Although organizations should trust their employees and partners, it’s important to account for worst case scenarios, as well as accidents. In moments of oversight, employees can make small mishaps that lead to large consequences. It is essential that security teams monitor any changes and anomalies in these environments, and then act to remediate when needed.
Three ways to secure industrial environments
Securing the attack vectors created by IIoT and digital transformation is possible. Modern, converged industrial environments require purpose-built solutions to secure complex, distributed and dynamic industrial architectures. Organizations should be able to:
- Achieve holistic visibility for converged environments – Capture visibility across IT and OT environments, including in-depth knowledge of each asset and its health. Support this with strong asset inventory that provides deep situational analysis on every device, including information such as patch levels, firmware down to the ladder logic and backplane. This makes it possible to prevent blind spots, monitor the environment in one place and even schedule key maintenance.
- Create risk-based vulnerability management – With deep knowledge on each and every asset, identify the vulnerabilities and set a triaged risk score based on the type of vulnerability and criticality of the asset. This helps ensure the most severe and dangerous vulnerabilities get dealt with first.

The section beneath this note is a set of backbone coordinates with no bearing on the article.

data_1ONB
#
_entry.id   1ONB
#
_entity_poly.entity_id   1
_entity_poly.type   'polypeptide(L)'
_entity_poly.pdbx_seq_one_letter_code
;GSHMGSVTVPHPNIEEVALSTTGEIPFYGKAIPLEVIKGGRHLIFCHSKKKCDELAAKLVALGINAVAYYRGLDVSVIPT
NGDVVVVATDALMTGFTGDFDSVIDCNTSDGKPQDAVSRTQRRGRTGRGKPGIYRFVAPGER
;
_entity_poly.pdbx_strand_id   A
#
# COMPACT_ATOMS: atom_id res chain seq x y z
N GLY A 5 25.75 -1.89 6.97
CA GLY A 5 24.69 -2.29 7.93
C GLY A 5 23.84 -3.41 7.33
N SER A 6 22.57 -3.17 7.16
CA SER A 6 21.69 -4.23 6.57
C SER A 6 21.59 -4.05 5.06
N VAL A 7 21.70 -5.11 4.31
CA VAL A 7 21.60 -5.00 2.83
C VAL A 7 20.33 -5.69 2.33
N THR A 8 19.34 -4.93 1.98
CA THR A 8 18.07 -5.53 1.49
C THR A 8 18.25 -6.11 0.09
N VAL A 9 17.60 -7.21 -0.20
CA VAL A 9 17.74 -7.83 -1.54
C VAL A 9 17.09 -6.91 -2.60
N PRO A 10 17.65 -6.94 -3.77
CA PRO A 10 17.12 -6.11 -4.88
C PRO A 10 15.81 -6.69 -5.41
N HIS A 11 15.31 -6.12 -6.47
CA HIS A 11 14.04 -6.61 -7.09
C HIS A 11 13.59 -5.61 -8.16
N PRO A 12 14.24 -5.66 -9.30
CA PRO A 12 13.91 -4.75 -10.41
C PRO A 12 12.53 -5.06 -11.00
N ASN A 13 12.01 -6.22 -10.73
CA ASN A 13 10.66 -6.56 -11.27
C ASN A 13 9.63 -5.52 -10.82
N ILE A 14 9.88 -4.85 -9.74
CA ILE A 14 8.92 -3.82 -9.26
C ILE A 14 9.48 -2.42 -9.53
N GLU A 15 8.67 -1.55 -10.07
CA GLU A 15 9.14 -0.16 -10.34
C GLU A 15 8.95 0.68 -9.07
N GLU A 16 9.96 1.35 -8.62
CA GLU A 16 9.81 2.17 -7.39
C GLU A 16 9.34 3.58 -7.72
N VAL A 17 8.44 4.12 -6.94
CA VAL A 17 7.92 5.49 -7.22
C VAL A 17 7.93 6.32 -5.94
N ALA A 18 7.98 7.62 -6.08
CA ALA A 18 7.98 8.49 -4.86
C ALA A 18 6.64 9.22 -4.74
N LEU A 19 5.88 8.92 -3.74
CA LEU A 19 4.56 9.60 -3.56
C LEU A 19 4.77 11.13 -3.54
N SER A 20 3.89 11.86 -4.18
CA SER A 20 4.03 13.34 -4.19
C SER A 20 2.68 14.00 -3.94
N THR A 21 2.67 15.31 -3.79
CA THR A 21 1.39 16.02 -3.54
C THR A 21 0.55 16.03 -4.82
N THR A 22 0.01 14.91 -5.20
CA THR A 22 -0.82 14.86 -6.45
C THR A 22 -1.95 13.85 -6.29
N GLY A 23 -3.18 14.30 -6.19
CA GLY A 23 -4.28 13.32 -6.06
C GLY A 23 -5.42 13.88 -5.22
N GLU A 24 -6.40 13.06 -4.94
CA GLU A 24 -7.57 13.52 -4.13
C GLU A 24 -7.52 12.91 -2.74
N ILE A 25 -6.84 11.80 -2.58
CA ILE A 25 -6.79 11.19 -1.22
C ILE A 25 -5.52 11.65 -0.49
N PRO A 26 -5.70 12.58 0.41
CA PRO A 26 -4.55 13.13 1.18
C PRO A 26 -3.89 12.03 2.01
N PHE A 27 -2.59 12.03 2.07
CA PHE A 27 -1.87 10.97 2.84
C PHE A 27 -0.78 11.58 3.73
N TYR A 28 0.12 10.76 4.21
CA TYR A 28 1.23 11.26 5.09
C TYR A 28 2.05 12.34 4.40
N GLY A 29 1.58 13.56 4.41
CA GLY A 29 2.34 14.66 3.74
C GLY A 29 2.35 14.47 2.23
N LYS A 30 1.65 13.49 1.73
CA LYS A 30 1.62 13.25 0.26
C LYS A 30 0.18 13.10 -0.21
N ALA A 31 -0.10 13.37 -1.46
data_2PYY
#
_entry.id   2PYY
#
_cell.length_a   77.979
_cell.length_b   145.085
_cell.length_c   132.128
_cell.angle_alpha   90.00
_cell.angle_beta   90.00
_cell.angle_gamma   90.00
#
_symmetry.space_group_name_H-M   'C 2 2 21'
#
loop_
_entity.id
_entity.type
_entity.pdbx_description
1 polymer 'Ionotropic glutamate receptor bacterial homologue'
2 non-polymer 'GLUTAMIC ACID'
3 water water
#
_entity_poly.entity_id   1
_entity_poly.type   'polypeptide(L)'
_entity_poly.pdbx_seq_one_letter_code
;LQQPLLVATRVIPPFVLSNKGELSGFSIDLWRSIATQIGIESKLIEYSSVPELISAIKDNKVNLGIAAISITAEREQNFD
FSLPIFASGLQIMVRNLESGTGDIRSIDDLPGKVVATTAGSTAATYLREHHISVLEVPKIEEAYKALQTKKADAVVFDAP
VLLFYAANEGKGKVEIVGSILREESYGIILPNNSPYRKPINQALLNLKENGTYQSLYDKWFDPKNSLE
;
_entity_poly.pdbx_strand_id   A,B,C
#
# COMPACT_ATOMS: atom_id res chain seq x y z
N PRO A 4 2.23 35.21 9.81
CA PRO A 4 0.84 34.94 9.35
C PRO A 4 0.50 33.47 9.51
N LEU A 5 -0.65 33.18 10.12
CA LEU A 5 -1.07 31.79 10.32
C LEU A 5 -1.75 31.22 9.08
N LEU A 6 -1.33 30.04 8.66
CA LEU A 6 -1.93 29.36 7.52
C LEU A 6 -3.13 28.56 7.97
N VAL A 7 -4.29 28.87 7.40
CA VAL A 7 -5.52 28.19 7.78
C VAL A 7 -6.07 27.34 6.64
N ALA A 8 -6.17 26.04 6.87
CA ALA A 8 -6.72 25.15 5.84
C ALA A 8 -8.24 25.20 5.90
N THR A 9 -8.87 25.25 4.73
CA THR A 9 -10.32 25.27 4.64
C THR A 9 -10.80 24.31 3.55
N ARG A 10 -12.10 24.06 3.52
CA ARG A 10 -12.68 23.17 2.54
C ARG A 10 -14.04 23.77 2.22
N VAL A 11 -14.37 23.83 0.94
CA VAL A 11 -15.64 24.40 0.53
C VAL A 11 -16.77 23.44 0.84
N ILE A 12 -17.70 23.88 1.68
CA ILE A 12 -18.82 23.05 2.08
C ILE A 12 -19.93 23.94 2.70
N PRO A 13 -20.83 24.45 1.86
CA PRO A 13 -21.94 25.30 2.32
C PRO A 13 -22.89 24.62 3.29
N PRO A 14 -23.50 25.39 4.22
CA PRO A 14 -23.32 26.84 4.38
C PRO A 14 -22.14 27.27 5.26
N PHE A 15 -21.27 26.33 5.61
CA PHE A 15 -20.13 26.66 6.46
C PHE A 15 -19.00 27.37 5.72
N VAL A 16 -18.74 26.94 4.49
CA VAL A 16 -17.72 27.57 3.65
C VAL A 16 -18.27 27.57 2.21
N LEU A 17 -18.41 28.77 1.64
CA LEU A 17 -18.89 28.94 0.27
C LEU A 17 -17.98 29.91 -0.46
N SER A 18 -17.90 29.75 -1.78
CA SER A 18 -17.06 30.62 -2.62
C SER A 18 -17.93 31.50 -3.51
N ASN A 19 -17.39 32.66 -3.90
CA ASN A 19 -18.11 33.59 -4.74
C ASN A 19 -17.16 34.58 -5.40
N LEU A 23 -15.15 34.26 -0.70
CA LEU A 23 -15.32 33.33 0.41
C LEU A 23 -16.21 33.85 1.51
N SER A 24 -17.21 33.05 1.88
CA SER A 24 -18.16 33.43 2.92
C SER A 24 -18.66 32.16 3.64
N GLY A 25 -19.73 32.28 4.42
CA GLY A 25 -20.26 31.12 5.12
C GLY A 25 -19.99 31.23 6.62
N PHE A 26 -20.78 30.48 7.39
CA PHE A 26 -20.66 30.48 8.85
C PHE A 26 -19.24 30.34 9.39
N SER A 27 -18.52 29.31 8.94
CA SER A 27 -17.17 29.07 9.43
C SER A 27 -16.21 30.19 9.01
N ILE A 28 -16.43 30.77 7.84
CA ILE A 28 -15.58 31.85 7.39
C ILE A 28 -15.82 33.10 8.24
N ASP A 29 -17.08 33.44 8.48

- Ensure employee security awareness – Ensure regular cybersecurity trainings are completed by employees to educate on best practices as well as inform of warning signs (avoiding impacts from the use of phishing emails, suspicious links or unknown files or devices, such as a USB).
It’s crucial organizations continue strengthening the security posture of the industrial environments modern society relies on. With the proper solutions in place, organizations can help prevent breaches, downtime and damages while focusing on continued innovation.
Michael Rothschild is senior director of OT solutions at Tenable. Edited by Mark T. Hoske, content manager, Control Engineering, CFE Media, firstname.lastname@example.org.
KEYWORDS: Industrial cybersecurity, securing industrial environments
Industry 4.0 and IIoT have brought newfound efficiency and efficacy to industrial environments, but also an expanded attack surface.
With IT and OT convergence, attacks can expose an environment in more ways than ever before.
Industrial organizations require industrial-grade security, purpose-built to secure modern, converged environments.
Are your cybersecurity efforts staying ahead of others in your industry? Is most vulnerable least desirable?
Author biography: Michael Rothschild is senior director of OT solutions who comes to Tenable by way of the Indegy acquisition. He focuses on Tenable’s OT product line, is an advisory board member at Rutgers University and is a past professor of marketing. He also has a number of published works in marketing and healthcare. In his spare time Rothschild is a first aid instructor and volunteers as an EMT.
Original content can be found at Control Engineering.